Due Process Complaint

A Due Process Complaint is a complaint filed by a parent or school district when there is conflict related to the proposal or refusal to initiate or change a child’s identification, evaluation, the provision of a free and appropriate public education, or a child’s educational placement.  Prior to the filing of any complaint, it is best practice to try to work the dispute out at the local level.  Work with your child’s teacher and educational team to try to resolve any disagreements you may have with their identification, evaluation, provision of a free and appropriate public education or placement.  This can be accomplished through the IEP meetings or through less formal team meetings.  Document your concerns in writing to your child’s team and try to work with them to come to an agreeable resolution.  Once you have tried these activities, to no avail, you may consider filing a Due Process Complaint.

FAQs

 

Click on any question below to view answers to questions that parents most frequently ask us.

How do I file a Due Process Complaint?

The Missouri Department of Elementary and Secondary Education Compliance Department has forms available for download to assist you in filing a Due Process Complaint. The Due Process complaint must allege a violation that occurred not more than 2 years from the date the parent or the public agency knew or should have known about the alleged action that forms the basis of the complaint. The written complaint is sent to the Department of Elementary and Secondary Education (DESE). A copy of the written complaint must also be sent to the responsible public agency.

The 2 year timeline does not apply if the public agency specifically misrepresented that it had resolved the issues brought up in the complaint; or the public agency withheld information that it was required to provide.

What information must be included in a complaint?

The complaint must include the following information:

  • Name of the child
  • Address of the child’s residence
  • Name of school the child is attending
  • A description of the nature of the problem of the child relating to the proposed or refused action; including facts relating to the problem
  • A proposed resolution of the problem to the extent known and available at the time

The 2 year timeline does not apply if the public agency specifically misrepresented that it had resolved the issues brought up in the complaint; or the public agency withheld information that it was required to provide.

Who determines if the complaint contains the required information?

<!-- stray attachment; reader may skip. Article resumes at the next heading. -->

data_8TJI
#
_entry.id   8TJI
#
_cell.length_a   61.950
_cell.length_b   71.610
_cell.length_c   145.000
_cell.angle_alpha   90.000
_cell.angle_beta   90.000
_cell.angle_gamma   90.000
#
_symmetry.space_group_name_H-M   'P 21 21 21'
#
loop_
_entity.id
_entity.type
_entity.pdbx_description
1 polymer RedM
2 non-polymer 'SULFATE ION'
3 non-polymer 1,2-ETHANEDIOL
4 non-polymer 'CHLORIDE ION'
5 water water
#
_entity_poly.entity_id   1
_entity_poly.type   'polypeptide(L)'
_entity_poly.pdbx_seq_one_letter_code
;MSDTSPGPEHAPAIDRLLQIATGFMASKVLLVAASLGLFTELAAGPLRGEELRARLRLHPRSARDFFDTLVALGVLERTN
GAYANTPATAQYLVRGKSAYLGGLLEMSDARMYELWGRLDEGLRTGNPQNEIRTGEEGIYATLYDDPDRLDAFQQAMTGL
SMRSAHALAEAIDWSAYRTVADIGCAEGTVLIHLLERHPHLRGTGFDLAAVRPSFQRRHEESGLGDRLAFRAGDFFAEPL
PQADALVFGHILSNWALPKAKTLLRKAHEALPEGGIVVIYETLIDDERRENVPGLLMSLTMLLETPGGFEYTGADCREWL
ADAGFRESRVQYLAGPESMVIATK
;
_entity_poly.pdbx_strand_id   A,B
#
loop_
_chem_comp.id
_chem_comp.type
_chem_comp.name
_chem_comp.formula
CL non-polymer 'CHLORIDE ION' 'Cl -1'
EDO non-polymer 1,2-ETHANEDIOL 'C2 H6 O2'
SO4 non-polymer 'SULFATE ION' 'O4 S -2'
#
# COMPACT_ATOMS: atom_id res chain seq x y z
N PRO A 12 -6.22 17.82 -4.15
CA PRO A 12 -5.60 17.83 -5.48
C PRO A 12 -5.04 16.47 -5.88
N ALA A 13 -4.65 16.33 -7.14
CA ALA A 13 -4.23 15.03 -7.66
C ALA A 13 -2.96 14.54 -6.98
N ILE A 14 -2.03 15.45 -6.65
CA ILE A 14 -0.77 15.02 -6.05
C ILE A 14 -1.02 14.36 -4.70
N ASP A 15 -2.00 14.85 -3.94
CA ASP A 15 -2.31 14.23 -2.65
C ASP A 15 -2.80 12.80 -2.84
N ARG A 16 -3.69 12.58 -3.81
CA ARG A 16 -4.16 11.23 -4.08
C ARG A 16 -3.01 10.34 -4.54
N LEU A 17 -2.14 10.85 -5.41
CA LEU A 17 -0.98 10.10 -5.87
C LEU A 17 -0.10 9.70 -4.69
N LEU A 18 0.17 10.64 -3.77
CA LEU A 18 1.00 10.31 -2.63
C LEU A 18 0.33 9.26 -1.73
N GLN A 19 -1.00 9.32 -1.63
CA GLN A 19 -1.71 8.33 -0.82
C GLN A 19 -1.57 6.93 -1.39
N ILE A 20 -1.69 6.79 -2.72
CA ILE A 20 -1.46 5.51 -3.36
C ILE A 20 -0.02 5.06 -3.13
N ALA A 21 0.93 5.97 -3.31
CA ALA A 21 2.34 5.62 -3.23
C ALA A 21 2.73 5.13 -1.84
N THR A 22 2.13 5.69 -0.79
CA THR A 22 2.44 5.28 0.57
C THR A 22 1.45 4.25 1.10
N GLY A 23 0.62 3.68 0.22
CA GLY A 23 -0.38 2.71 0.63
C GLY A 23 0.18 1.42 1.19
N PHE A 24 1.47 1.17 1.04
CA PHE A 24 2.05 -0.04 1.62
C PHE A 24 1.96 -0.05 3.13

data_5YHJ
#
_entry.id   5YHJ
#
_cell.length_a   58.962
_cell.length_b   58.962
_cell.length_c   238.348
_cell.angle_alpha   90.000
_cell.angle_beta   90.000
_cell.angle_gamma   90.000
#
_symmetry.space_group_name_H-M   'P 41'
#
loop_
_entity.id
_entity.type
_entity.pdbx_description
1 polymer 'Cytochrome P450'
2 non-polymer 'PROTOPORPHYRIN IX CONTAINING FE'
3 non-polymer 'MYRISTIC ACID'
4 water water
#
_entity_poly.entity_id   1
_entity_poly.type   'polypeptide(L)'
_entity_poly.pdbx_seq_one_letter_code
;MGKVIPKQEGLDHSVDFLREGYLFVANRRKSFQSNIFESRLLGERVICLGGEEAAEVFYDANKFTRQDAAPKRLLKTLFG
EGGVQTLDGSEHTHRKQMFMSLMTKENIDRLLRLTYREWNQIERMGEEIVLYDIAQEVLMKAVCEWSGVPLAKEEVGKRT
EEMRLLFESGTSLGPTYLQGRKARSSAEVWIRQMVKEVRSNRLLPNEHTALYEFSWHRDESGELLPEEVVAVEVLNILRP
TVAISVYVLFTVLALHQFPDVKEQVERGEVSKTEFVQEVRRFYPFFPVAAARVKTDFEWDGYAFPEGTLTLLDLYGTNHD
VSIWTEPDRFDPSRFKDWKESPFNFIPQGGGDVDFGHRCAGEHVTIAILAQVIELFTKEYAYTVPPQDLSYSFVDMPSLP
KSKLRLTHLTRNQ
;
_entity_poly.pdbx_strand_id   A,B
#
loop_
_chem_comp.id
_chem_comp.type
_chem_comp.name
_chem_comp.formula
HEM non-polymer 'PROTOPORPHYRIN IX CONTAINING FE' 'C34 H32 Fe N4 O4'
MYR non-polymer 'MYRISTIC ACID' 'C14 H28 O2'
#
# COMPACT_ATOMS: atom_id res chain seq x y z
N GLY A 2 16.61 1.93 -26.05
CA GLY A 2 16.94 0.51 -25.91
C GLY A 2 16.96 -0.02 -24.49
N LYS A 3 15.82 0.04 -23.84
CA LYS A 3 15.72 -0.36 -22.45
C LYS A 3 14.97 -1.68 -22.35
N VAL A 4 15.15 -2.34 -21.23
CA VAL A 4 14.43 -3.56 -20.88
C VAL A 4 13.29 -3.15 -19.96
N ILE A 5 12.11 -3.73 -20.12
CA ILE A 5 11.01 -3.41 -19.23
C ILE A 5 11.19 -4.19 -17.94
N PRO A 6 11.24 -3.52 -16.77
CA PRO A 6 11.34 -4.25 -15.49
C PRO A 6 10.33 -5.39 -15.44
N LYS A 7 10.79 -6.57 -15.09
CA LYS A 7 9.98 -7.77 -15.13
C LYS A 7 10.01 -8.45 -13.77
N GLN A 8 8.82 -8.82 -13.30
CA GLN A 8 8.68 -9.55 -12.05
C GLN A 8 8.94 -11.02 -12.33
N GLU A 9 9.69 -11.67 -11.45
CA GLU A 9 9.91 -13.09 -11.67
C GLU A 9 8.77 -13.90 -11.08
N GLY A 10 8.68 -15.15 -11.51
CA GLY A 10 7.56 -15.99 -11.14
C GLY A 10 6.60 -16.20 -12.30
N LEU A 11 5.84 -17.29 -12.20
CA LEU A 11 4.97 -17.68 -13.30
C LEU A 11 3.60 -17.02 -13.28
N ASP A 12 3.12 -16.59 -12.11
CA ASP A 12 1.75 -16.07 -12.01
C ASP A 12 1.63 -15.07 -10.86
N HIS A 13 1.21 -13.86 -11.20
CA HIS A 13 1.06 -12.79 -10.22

In order for a Due Process Complaint to move forward it must be considered Sufficient (it must have met content requirements).  The Complaint will be considered Sufficient unless the public agency (or the parent if the district filed the complaint) notifies the Administrative Hearing Commission and the other party, in writing, within 15 Calendar Days of receiving the complaint, that they feel the complaint does not meet content requirements.

Within 5 Calendar Days of receiving a notification of insufficiency, the Administrative Hearing Commission must decide if the complaint meets the requirements and notify the parent and the public agency, in writing, of their decision.

The 2 year timeline does not apply if the public agency specifically misrepresented that it had resolved the issues brought up in the complaint; or the public agency withheld information that it was required to provide.

Can a Due Process Complaint be amended?

Yes, either party may make changes to the complaint only if:

  • the other party approves of the changes, in writing, and is given the chance to resolve the due process complaint through a resolution meeting, and
  • by no later than five (5) days before the due process hearing begins, the Administrative Hearing Commissioner grants permission for the changes

If the complaining party makes changes to the due process complaint, the timelines for the resolution meeting (within fifteen (15) calendar days of receiving the complaint) and the time period for resolution (within thirty (30) calendar days of receiving the complaint) start again on the date the amended complaint is filed.

Under what circumstances can Due Process NOT be used?

The district cannot use due process when: